Plenty of attention has been paid to how content curation works for huge media companies such as The Huffington Post. However, this is rarely discussed in the context of micro-businesses (defined by the National Association for the Self-Employed as having fewer than 10 employees) — of which comprise 95% of growing businesses in the United States.
No one talks about content curation for these offline micro businesses, though they should, especially given the stat above — that 57% of purchasing decisions happen prior to interaction with a business. If so many purchasers make decisions based on preliminary research — that is, through content discovered online — it follows that predominately “offline” businesses need to be in the “online content business” too.
Again, offline businesses should absolutely be thinking of themselves as online media producers. Although producing content has never been cheaper, it still costs time. Content curation is a solution for those short on time.
Content Creates Community.
Brick-and-mortar businesses can effectively use content curation in pursuit of community-building. These businesses can use curation tools to develop their own media/marketing engine. If you provide niche news to an audience that wants it, this will reflect positively on you, the business owner and content provider.
For example, in our business, we regularly curate and share news related to topics we consider part of our larger brand story. Specifically, we feel that our brand story represents a (re) localization of the food economy because we’re the re-imagined, updated version of a neighborhood grocery that existed at the turn of the last century. To align content with our brand story, we share news and information on:
• Walkable and bikeable communities.
• Independent retailers and lifestyle entrepreneurs.
• Localized economies, especially concerning food and beer.
• Microlending and alternative currency, e.g. time banking.
People who respond to these and similar topics self-select into “our people,” or “our community.” These also happen to be our most ardent customers.
Not only are these news topics interesting to us personally and affect our business philosophy, they also catalyze discussions among our customers on larger societal trends such as a move away from consumption to sharing, and a return to localized economies, for example. This is important to the people we serve because many of them have economic interests of their own concerning re-localized economies, as purveyors of localized goods and services.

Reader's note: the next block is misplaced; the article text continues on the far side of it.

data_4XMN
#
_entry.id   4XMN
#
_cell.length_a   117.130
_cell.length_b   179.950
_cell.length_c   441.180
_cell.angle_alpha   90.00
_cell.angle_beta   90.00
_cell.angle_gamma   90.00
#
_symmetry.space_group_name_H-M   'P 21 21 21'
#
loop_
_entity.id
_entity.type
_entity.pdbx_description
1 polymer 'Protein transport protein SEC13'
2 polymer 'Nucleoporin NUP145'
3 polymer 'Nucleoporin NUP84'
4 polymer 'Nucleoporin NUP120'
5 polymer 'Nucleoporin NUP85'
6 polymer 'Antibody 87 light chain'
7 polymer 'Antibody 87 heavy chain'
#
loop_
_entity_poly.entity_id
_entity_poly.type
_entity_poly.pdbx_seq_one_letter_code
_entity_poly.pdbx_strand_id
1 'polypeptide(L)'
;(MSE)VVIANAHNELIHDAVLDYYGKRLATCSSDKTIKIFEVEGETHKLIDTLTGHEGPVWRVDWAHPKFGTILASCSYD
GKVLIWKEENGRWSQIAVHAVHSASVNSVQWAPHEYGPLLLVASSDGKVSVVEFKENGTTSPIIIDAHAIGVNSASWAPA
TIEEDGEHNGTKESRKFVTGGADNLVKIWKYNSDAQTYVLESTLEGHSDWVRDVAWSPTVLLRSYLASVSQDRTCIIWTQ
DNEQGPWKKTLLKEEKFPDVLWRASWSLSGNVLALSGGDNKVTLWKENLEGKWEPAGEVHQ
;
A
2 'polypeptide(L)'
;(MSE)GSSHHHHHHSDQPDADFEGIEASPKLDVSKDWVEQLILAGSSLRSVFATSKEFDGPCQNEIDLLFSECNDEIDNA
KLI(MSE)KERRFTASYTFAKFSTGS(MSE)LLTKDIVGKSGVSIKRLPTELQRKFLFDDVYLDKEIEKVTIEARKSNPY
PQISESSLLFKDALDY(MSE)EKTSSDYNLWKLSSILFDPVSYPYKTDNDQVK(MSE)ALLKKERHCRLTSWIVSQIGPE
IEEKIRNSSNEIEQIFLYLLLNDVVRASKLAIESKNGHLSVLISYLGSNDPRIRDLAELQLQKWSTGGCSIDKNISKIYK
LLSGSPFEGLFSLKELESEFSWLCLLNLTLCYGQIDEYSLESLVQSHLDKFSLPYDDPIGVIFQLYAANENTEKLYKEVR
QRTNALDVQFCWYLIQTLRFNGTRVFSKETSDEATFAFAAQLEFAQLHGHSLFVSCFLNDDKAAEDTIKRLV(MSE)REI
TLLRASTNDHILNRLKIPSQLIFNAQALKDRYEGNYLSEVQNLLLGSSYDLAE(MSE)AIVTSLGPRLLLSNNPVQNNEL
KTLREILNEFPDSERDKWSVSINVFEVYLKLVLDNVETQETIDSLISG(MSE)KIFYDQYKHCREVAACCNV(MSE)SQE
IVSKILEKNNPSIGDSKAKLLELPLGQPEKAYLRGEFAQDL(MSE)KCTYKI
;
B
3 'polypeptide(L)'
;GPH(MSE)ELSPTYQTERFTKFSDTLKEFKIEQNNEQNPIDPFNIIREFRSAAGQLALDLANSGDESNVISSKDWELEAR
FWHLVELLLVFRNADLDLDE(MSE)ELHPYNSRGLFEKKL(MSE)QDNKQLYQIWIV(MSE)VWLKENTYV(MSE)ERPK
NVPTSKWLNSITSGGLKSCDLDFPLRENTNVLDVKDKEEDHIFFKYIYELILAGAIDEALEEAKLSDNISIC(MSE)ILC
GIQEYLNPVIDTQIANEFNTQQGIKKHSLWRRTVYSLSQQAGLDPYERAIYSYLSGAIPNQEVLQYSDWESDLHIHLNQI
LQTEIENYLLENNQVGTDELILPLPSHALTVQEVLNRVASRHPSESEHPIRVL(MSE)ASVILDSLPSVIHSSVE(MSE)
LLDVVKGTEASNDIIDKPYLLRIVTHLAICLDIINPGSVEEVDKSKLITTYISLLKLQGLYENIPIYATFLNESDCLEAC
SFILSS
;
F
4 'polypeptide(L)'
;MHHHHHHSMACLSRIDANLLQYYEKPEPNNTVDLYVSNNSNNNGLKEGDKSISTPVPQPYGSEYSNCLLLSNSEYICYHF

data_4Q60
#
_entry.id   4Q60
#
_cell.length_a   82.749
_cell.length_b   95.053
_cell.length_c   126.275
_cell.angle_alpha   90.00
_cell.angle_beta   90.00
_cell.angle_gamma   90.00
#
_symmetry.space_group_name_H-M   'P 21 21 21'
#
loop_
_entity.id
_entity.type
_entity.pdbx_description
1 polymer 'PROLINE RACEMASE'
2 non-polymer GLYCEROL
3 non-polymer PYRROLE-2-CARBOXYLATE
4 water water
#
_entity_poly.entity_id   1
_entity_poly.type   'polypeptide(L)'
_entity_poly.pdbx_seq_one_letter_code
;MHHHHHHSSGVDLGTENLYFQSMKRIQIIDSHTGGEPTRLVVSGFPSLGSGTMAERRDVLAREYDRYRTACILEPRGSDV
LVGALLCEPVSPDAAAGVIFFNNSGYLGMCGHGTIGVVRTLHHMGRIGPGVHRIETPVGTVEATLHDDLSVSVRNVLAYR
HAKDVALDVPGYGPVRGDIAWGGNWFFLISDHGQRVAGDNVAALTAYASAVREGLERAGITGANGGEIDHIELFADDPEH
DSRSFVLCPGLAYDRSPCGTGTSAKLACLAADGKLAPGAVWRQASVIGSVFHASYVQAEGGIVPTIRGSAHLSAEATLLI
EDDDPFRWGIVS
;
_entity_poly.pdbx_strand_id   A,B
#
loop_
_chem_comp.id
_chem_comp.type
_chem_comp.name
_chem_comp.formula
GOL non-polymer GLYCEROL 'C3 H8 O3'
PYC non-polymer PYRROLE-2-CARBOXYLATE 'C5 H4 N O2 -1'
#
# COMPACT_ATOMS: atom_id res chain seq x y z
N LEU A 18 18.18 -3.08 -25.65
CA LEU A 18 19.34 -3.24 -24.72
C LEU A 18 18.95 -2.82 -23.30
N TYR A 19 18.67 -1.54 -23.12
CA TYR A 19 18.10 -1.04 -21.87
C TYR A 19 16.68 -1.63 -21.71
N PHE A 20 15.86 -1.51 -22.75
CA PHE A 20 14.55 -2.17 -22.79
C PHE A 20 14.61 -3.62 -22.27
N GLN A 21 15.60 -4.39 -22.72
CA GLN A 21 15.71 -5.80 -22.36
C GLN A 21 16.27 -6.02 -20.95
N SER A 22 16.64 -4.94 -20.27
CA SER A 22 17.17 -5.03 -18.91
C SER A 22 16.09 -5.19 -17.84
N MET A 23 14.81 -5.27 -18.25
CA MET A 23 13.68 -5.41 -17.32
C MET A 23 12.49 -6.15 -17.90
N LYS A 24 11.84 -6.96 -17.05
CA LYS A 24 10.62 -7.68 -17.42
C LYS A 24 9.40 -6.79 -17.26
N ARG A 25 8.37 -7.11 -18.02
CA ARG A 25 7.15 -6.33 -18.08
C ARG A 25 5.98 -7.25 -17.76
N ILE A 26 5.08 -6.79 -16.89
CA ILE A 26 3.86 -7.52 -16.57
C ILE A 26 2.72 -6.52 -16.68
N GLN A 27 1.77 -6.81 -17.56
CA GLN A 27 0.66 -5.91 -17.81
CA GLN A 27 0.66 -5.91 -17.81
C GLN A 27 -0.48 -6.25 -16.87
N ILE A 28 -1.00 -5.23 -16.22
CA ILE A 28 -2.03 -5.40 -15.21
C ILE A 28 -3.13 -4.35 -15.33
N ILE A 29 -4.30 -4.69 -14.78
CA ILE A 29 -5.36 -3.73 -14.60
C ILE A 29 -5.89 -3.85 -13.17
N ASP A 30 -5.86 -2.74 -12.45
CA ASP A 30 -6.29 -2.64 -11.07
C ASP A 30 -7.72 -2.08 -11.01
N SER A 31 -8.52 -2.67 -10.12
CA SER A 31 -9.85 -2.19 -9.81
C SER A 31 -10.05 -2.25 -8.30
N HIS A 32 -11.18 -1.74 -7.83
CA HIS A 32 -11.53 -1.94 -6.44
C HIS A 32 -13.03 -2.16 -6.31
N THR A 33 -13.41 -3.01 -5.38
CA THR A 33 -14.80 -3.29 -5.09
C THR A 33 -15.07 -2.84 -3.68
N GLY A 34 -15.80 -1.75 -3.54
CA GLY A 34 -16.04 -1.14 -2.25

However, using content to comment on social or other trends is not unique to our business or location.
Doing the work of observing trends on your customers’ lives and reporting back is a service. Highlighting, explaining, or curating relevant information allows your customers to look smart and stay informed. This builds customer loyalty and trust, which can ultimately translate into sales. As is said, the brand is the story, and the sale is the souvenir. Content builds the brand story.
Not too long ago we shared on Facebook the happy news that a group of locals organized a surprise cash mob for a fellow indie business. The flash mob was hugely successful and became the talk of our shop. I suspect some customers came to visit us and talk about this event simply because we curated and shared that news first. Many of these visitors happily became customers.
Our local grocery keeps our customers informed about important news and trends through content and content curation. We share our curated news primarily through social media and occasionally on our blog. Curated content has helped us build a strong brand connection: One that turns online content into offline community…and sales.
This is a guest post by Katie McCaskey, co-owner of George Bowers Grocery, a neighborhood grocery, café, and beer garden in Staunton, Virginia. Katie is also a freelance journalist who covers small business news and trends for Vistaprint, a leading provider of customized business websites and other marketing products for small businesses all over the world.